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Chapter 11 as Metaphor: The Financial Systems Restructuring Act of 2008?

Dave Hoffman

Dave Hoffman is the Murray Shusterman Professor of Transactional and Business Law at Temple Law School. He specializes in law and psychology, contracts, and quantitative analysis of civil procedure. He currently teaches contracts, civil procedure, corporations, and law and economics.

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2 Responses

  1. dave hoffman says:

    Responding to Jonathan’s metaphor/analogy/proposal, I’ve several questions. One that hopefully will spark discussion is this: doesn’t bankruptcy’s success as a system, to the extent it is successful, turn on the availability of experienced & competent judges to administer individual debtors through the application of lots of time and attention? To the extent that’s true, why would we think that the Fed could quickly acquire that kind of situation sense & judgment?

  2. Jonathan Lipson says:

    Fair question.

    I am not sure anybody really can. We’re dealt the hand we have.

    My hope is that the Fed and Treasury and the folks who might populate the sort of oversight board conemplated by the Dodd proposal would have expertise about this crisis comparable to the expertise bankruptcy judges usually have about the more modest failures they address. But of course there is no guarantee. The recent performance of some of these officials could certainly give you pause.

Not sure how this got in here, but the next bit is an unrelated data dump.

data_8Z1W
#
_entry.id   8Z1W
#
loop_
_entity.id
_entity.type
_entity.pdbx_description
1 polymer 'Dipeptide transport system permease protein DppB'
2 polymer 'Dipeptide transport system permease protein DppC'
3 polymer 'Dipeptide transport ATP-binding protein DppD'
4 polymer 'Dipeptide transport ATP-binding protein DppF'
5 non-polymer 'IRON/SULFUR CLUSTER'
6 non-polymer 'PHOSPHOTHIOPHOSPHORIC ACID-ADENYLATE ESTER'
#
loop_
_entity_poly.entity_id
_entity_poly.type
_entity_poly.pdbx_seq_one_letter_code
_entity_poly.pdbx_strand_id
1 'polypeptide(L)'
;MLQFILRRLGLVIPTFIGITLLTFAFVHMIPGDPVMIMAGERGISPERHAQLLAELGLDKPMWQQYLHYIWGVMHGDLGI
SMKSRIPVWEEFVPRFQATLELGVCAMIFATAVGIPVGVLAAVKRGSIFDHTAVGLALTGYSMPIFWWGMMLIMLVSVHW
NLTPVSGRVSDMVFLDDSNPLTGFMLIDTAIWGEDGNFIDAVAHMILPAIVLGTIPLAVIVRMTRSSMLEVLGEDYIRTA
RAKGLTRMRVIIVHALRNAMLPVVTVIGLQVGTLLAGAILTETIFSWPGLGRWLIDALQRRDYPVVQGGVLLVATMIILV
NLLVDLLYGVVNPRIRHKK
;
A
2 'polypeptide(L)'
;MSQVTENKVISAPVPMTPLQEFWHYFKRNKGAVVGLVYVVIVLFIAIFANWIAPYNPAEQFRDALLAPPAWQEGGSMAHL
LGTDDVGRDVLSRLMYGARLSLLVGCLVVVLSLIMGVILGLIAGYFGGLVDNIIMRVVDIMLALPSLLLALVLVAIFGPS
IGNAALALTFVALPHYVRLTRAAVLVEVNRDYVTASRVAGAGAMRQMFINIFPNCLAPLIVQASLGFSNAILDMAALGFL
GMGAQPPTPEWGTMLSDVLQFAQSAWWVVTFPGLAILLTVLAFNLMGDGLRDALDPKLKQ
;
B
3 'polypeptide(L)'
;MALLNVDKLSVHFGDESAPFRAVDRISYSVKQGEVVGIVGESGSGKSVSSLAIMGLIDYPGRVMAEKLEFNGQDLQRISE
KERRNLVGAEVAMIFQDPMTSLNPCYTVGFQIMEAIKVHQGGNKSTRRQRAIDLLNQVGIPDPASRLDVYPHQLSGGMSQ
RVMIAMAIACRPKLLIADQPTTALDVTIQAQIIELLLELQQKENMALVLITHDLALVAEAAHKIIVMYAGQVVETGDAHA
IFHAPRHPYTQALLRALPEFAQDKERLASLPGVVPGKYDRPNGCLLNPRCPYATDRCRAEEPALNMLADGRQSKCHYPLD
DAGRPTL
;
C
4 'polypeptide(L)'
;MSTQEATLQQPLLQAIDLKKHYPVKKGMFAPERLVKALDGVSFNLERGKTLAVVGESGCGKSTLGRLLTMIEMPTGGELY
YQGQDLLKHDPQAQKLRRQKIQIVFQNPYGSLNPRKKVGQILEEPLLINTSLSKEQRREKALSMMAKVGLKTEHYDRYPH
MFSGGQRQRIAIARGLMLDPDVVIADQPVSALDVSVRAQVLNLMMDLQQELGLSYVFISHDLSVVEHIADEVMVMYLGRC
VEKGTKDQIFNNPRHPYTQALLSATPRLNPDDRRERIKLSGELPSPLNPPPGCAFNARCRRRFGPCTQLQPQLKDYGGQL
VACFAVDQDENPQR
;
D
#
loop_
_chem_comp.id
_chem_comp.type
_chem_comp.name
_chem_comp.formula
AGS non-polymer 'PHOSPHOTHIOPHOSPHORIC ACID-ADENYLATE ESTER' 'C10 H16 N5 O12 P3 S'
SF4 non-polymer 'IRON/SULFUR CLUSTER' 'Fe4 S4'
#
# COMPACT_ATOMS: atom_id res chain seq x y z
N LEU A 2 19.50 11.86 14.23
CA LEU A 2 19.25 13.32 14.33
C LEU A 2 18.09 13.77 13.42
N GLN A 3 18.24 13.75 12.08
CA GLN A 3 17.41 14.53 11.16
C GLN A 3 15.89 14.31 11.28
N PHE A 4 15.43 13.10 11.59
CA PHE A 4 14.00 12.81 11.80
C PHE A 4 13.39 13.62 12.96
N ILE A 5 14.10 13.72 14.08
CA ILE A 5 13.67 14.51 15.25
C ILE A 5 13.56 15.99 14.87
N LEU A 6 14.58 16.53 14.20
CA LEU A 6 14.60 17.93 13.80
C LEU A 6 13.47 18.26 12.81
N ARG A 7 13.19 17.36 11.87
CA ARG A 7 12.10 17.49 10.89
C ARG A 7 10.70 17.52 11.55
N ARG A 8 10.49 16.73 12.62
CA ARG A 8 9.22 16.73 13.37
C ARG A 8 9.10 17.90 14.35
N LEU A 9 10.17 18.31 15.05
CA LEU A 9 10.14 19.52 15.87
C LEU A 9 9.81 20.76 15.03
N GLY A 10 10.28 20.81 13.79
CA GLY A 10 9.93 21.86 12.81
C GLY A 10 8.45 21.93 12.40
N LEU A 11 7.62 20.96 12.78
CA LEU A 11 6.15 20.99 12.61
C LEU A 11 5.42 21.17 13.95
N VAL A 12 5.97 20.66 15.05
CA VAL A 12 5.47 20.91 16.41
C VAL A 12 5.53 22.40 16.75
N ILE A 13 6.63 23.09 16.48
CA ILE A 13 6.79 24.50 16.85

The value of bankruptcy as a metaphor is not that it creates expertise where there is none–no system could–but that it might by analogy create structures that better align incentives.

    What does this mean in plain English? That bankruptcy reorganization temprarily addresses the most serious problems (or at least it usually does–cf credit default swaps) while those in trouble catch their breath and figure out how to solve the deeper problems.

    The Paulson proposal wants to do it all now–sort of a “prepackaged bankruptcy” in the form of a blank check. That’s obviously not been Paulson’s most popular move.

    Traditional notions of reorganization also rely on guided market mechanisms to try to maximize asset values. These mechanisms are hardly perfect. But they break problems of financial failure down into more manageable chunks while distributing oversight and market participation in ways that seem better than the realistic alternatives.

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